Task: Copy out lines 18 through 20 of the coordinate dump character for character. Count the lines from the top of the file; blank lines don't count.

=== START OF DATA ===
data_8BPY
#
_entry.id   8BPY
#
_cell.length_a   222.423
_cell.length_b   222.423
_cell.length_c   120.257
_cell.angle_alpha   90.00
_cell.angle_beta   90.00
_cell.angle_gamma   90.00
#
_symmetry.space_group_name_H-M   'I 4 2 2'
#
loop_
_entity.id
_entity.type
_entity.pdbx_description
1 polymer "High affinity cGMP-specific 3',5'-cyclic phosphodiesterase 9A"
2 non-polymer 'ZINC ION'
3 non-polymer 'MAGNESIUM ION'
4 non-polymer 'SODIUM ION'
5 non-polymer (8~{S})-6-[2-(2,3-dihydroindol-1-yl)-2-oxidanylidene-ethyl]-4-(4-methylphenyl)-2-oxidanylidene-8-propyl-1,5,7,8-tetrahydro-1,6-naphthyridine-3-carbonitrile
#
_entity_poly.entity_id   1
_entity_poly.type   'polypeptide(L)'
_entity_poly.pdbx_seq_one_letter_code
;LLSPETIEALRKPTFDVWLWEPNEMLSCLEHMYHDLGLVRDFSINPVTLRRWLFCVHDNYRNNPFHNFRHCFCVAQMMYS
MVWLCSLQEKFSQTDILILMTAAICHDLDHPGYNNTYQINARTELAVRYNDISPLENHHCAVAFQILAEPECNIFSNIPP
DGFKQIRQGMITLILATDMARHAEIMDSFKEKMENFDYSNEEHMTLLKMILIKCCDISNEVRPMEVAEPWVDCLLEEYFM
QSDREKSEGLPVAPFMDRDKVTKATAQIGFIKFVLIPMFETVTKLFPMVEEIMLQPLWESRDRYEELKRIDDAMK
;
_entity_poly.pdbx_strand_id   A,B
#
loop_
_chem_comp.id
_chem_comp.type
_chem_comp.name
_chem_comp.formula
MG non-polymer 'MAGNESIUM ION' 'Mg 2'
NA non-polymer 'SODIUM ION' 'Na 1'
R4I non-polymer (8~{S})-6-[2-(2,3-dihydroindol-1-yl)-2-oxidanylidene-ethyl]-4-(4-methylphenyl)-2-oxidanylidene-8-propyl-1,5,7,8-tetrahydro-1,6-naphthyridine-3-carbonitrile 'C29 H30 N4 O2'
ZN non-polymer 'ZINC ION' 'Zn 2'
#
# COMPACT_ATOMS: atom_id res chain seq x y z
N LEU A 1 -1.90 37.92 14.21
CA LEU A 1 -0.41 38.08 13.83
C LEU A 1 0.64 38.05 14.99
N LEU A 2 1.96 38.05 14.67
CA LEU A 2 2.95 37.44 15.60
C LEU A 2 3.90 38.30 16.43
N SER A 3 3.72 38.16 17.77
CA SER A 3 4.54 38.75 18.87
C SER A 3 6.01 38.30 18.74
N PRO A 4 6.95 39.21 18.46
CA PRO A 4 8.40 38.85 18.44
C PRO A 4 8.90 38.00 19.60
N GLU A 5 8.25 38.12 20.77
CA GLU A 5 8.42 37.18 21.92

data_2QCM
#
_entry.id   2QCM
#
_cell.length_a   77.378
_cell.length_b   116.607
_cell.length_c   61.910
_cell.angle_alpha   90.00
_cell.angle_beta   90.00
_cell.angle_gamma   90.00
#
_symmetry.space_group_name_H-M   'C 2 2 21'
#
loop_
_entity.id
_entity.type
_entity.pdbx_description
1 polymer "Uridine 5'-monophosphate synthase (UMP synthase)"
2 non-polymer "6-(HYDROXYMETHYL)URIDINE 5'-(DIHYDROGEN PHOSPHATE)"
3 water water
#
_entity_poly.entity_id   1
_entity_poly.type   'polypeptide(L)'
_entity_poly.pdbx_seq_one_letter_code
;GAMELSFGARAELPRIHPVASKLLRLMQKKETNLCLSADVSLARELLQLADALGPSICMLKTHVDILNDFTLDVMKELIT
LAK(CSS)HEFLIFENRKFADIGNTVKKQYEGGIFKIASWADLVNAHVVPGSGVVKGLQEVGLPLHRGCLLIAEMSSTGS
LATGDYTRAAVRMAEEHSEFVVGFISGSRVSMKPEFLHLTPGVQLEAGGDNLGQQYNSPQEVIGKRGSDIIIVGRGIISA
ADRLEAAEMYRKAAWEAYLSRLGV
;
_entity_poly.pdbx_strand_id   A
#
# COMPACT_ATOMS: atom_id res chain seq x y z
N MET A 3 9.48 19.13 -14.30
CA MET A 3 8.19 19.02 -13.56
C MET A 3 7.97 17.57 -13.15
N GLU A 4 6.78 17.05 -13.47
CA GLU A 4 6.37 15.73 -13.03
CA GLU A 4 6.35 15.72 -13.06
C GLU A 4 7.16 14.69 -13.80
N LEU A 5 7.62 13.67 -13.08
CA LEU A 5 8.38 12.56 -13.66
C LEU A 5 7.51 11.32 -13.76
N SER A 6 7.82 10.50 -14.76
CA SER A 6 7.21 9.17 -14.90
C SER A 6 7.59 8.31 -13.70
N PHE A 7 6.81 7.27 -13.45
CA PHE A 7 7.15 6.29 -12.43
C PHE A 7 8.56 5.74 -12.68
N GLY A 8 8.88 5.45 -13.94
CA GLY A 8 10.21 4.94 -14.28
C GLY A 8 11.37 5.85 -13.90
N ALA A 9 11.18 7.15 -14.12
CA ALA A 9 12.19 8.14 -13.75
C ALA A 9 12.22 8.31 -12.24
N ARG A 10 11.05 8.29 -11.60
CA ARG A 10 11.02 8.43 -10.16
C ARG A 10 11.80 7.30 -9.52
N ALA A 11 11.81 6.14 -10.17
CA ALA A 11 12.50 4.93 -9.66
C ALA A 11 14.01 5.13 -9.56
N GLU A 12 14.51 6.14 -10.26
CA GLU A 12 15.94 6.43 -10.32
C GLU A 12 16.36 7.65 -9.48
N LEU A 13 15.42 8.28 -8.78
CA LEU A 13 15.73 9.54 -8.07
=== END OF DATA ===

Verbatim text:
1 polymer "High affinity cGMP-specific 3',5'-cyclic phosphodiesterase 9A"
2 non-polymer 'ZINC ION'
3 non-polymer 'MAGNESIUM ION'